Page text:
The phenomenon of the anatomical short leg can occur for many reasons and throughout the childs growth cycle and can lead to; overuse injuries, a variety of joint problems through the hip, knee, and ankle related to asymmetry, meniscal tears, herniated disc, back pain, etc..
An experienced professional should be able to identify leg length discrepancy through observation while the child is standing and should include a quick examination of the feet. Measures of functional leg length are NOT the same thing. There are many reasons why there could be a functional leg length deficit while lying down; muscular injury and contraction and back problems being the most likely. There are also problems in the feet such as a pronation "flat foot" or ankle rotation that could be false indicators of a short leg.
So how do you tell if your child may have a short leg? Well, we noticed in our own child when his tummy started protruding slightly and his body began to shift to the left. His left foot also began to splay out and the arch to drop slightly toward the ground. Did we rush to get him a heel lift? Of course not, physician heal thyself is a common saying for a reason. The condition continued and his shift became more pronounced, the left shoulder began to shift up compared to the right and the tummy protruded even more. His posture began to look very similar to this, but in the picture the left shoulder has not begun to shift up, a more chronic sign.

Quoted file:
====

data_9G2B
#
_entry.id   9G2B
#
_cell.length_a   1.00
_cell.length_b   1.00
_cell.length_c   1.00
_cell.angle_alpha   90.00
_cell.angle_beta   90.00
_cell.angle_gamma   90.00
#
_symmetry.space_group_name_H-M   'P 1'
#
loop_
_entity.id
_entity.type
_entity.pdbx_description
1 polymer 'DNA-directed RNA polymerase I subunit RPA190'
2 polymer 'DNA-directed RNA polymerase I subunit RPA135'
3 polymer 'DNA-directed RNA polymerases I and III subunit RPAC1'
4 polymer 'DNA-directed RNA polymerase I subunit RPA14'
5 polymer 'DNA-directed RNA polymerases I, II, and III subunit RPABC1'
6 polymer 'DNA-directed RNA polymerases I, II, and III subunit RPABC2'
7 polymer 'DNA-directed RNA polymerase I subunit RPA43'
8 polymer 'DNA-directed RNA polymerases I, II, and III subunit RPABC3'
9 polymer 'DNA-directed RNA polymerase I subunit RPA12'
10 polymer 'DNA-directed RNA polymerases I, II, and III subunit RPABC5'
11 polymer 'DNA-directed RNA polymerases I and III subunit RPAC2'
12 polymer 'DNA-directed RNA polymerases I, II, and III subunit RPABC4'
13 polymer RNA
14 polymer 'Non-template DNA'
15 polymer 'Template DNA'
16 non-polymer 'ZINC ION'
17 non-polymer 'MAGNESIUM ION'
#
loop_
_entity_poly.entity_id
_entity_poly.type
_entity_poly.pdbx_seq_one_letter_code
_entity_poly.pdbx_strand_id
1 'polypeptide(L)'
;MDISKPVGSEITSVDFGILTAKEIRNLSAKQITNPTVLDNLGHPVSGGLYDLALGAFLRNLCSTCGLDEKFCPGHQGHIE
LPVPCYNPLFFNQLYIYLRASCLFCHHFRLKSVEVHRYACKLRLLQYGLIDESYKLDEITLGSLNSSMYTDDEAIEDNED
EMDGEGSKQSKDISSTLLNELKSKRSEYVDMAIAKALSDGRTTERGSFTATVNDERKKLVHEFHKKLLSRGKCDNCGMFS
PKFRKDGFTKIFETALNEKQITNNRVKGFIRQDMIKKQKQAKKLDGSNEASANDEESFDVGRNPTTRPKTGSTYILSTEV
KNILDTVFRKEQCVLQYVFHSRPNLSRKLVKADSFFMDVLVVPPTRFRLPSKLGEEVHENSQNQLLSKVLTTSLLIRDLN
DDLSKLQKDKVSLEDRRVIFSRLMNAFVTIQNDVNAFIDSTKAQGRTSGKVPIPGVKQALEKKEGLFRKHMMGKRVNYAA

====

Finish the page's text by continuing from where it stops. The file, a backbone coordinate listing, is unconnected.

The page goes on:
Guess what. It works! And it worked for our son, thus the one moment of being an unequivocally good mom. Over a period of six months, through two growth spurts, he went from having marked postural problems and foot pronation with accompanying motor dysfunction (mild clumsiness), to being perfectly balanced. All we did was give him orthotics for both feet to support the arches and under the orthotic, a heel lift on the short leg side. We did not equalize the legs with the heel lift but actually went higher to cause the weight to shift to the long leg side. And upon normalizing the posture, which we look for in follow-up appointments, we stopped the intervention. The most important part!